Google’s Duplex et al:
Wow or Yikes?

technology-3389904_960_720I have empathy for writers of futuristic science fiction. It’s almost impossible to correctly envision the future.

You may have noticed, for instance, that 2001 came and went without the discovery of an obelisk on the moon.

But last week, Google’s I/O Conference apparently conjured up visions of 2001: A Space Odyssey’s rogue robot Hal for a few attendees and bloggers. 

It began when Google CEO Sundar Pichai played a recording of a phone call to a salon to book a haircut appointment. Normally such a conversation would be unremarkable, and this one would have been, too—had not the caller been an artificial intelligence app called Duplex. Astonishingly, the salon employee who took the call couldn’t tell. Duplex handles conversation adeptly and naturally, even tossing in convincing ums and ahs, hesitations, and tonal variations. Even after being clued in, audience members had a hard time believing the caller wasn’t a real person.

To hear Duplex make the salon appointment, click here. To hear it make a dinner reservation, click here.

It’s a marvelous technological achievement with untold potential to be useful. Yet, perhaps even predictably, no small number of people were creeped out. NPR reported:

While Google wowed developers with the realness of the bot’s speech, many observers immediately took issue with how the technology apparently tricked the human on the line.

“Google Assistant making calls pretending to be human not only without disclosing that it’s a bot, but adding ‘ummm’ and ‘aaah’ to deceive the human on the other end with the room cheering it… horrifying. Silicon Valley is ethically lost, rudderless and has not learned a thing,” tweeted Zeynep Tufekci, a professor at the University of North Carolina at Chapel Hill who studies the social impacts of technology.

“As digital technologies become better at doing human thingsDuplex-Salon appt Duplex-dinner reservation, the focus has to be on how to protect humans, how to delineate humans and machines, and how to create reliable signals of each—see 2016. This is straight up, deliberate deception. Not okay,”

Entrepreneur and writer Anil Dash agreed: “This stuff is really, really basic, but: any interaction with technology or the products of tech companies must be exist within a context of informed consent. Something like #GoogleDuplex fails this test, _by design_. That’s an unfixable flaw.”

To which I say, oh come on. 

Development is in the early stages. If the thought of unknowingly speaking with a machine need really be troubling, and I’m not convinced it need be, it’s a simple matter to program Duplex to open a conversation by identifying itself. Let’s not lose sight of the Wow! by inventing pseudo-moral dilemmas.

Last year, another AI experiment was blown out of proportion in the media. Perhaps you heard about it: Facebook shut down a pair of AI-esque bots because they had invented their own secret language and, for all we knew, were plotting humankind’s overthrow. At least, that’s what you might have thought from irresponsible headlines and stories. In fact, Facebook was conducting an experiment to see if the AIs could manage a simple negotiation. In the process, the bots improvised their own shorthand, which, when you think about it, is remarkable. Facebook stopped the experiment not because a program in which they couldn’t understand the bots was dangerous, but because it was useless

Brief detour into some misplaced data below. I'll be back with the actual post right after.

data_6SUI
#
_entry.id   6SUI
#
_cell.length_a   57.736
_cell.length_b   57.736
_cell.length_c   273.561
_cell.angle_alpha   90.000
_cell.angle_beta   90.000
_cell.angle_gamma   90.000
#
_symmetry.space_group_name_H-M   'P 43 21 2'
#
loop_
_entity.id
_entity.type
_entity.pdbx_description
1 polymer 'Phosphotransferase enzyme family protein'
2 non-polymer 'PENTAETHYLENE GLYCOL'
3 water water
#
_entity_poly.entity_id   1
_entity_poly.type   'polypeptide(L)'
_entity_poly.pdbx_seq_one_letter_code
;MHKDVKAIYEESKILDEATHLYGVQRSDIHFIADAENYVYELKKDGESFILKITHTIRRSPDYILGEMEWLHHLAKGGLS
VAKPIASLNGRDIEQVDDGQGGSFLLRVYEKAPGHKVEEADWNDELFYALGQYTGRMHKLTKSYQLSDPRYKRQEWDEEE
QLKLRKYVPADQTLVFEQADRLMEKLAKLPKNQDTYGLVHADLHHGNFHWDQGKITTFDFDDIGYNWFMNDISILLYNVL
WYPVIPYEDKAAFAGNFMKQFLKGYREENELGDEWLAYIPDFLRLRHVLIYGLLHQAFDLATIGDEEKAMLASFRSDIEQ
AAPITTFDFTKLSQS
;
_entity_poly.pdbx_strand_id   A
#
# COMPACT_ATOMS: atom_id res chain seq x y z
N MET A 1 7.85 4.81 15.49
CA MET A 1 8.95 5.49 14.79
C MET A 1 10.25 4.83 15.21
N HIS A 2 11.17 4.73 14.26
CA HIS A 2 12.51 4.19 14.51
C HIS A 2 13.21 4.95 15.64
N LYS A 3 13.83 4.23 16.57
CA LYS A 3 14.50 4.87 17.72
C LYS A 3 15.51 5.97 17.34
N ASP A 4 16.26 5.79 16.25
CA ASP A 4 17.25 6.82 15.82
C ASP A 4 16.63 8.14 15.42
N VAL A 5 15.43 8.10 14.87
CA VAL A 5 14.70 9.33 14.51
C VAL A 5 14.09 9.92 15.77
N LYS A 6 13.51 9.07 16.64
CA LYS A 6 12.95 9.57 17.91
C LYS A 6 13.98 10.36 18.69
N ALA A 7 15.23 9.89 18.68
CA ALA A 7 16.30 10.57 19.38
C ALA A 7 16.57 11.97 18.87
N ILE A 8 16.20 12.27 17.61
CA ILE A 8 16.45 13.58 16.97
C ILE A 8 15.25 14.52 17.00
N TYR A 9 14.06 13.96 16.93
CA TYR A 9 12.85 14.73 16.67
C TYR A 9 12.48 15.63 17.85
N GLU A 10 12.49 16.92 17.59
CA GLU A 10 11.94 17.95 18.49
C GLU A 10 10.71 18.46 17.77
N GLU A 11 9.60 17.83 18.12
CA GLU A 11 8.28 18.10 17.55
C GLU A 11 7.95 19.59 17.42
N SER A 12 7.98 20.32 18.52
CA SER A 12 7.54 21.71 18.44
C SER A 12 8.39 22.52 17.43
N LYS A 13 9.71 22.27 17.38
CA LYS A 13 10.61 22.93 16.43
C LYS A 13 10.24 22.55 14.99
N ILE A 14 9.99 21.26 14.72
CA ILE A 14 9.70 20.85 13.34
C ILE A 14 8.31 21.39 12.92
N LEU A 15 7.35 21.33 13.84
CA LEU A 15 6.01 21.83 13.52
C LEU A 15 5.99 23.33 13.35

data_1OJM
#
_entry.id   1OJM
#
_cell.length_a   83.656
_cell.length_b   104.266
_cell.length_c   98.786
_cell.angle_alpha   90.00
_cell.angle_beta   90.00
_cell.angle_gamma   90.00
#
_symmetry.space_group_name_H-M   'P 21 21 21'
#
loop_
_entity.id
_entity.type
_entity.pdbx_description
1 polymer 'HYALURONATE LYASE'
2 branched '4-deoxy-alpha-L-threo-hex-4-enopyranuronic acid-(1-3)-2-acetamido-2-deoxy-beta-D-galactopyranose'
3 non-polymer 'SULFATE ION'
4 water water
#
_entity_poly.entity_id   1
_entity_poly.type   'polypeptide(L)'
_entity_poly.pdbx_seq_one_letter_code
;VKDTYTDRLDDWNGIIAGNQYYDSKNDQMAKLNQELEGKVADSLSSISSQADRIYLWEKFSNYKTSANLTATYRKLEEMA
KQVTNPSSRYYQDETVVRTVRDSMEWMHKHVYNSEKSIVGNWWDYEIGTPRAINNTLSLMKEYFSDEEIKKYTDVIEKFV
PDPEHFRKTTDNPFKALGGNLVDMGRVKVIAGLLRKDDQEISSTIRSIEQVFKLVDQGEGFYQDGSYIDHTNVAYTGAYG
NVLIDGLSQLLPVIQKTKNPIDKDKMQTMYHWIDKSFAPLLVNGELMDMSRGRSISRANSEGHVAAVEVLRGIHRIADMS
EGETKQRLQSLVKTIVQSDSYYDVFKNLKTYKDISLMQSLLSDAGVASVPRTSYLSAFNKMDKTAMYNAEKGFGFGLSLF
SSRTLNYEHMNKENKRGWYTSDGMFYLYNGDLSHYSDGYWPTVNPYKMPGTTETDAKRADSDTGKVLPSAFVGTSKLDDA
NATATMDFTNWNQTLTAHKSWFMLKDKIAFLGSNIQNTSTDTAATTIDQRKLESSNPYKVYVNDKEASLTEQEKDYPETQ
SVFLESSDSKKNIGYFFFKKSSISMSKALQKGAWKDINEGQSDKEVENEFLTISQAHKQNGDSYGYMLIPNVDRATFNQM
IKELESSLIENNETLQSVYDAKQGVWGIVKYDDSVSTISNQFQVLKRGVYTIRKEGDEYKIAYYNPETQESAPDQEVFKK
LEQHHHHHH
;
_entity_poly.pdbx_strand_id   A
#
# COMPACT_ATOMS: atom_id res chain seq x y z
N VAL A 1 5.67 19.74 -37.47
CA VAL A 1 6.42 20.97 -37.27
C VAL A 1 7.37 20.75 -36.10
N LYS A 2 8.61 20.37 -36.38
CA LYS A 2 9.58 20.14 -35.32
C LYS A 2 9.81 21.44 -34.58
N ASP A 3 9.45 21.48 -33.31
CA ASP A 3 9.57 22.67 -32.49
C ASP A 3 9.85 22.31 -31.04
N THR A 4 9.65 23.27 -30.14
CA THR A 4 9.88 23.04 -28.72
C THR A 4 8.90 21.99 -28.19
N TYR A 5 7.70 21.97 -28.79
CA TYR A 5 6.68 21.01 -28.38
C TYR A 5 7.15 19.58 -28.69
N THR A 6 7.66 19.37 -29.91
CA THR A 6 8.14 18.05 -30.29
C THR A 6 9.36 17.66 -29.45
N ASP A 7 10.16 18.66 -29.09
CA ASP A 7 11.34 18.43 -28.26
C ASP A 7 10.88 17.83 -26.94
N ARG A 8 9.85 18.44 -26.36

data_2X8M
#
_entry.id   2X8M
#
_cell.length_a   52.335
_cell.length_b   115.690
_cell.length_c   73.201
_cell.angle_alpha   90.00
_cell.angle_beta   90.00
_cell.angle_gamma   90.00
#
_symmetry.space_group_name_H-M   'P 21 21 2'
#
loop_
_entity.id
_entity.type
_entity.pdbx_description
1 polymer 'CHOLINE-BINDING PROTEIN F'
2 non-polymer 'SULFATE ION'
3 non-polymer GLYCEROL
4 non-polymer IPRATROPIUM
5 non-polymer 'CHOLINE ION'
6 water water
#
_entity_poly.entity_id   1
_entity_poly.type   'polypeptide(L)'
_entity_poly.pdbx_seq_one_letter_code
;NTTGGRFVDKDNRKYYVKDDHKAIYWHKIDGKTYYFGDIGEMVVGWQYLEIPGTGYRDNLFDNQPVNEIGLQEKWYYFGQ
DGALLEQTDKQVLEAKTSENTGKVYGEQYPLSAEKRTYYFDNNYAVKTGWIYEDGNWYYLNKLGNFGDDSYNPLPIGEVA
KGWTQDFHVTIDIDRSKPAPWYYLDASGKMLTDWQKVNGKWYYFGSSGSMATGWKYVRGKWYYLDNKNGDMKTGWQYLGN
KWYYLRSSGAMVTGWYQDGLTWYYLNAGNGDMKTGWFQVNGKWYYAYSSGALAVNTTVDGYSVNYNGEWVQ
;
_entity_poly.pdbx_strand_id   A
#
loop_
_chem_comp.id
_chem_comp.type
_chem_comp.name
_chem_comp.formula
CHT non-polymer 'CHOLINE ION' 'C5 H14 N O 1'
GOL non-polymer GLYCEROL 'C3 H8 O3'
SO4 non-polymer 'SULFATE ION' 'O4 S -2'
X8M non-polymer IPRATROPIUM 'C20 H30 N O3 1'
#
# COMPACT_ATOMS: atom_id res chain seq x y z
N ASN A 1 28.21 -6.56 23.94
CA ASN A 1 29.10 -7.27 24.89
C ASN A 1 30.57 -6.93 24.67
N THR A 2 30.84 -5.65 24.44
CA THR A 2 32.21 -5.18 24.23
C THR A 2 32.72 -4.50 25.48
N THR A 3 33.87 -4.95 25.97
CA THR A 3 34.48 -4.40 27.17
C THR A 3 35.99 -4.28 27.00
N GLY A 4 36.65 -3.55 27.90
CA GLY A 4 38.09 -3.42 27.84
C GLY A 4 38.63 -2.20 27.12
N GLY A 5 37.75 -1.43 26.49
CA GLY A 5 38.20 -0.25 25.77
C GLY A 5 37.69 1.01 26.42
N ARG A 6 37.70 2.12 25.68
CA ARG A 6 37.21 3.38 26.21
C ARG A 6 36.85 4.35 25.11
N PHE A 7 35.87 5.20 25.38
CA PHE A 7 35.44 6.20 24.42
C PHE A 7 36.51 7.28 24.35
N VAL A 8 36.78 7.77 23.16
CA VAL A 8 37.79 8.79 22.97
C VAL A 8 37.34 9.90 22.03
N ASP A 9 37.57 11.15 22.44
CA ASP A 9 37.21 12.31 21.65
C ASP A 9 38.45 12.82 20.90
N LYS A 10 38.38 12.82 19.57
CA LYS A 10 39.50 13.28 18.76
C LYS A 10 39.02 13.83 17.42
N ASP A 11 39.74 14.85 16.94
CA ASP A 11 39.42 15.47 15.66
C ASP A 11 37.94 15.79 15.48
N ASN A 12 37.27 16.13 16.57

A few weeks ago I wrote about the Cambridge Analytica situation, a case in which it’s too early to tell if fears and accusations are grounded, hyperbolic, or a bit of both. In the meantime, Mark Zuckerberg appears to be getting serious about privacy. I suppose being called before a Senate panel can do that to a person. As I write, Facebook staffers are busily digging through a mountain of apps—a fishing expedition to find out who has been on a fishing expedition, as it were. Facebook’s Newsroom page just announced, 

Facebook will investigate all the apps that had access to large amounts of information before we changed our platform policies in 2014—significantly reducing the data apps could access. [Zuckerberg] also made clear that where we had concerns about individual apps we would audit them—and any app that either refused or failed an audit would be banned from Facebook.

The investigation process is in full swing, and it has two phases. To date thousands of apps have been investigated and around 200 have been suspended—pending a thorough investigation into whether they did in fact misuse any data. Where we find evidence that these or other apps did misuse data, we will ban them and notify people via this website. It will show people if they or their friends installed an app that misused data before 2015—just as we did for Cambridge Analytica.

And not just Facebook. Chances are you, as I, have of late received privacy policy statements or reassurances from search engines, social media sites, financial institutions, and others. Try clicking on a link that takes you Twitter, and you’ll be asked to click OK on a screen that says, “By playing this video you agree to Twitter’s use of cookies. This may include analytics, personalization, and ads.” 

Where will it end? I’m expecting a privacy statement from the pizza delivery dude any day now.

I don’t know whether or not all of the preventive disclosures are overkill, but if they are I don’t mind. Something about “safe” scoring a little higher than “sorry” on the Preferred Outcome Scale.

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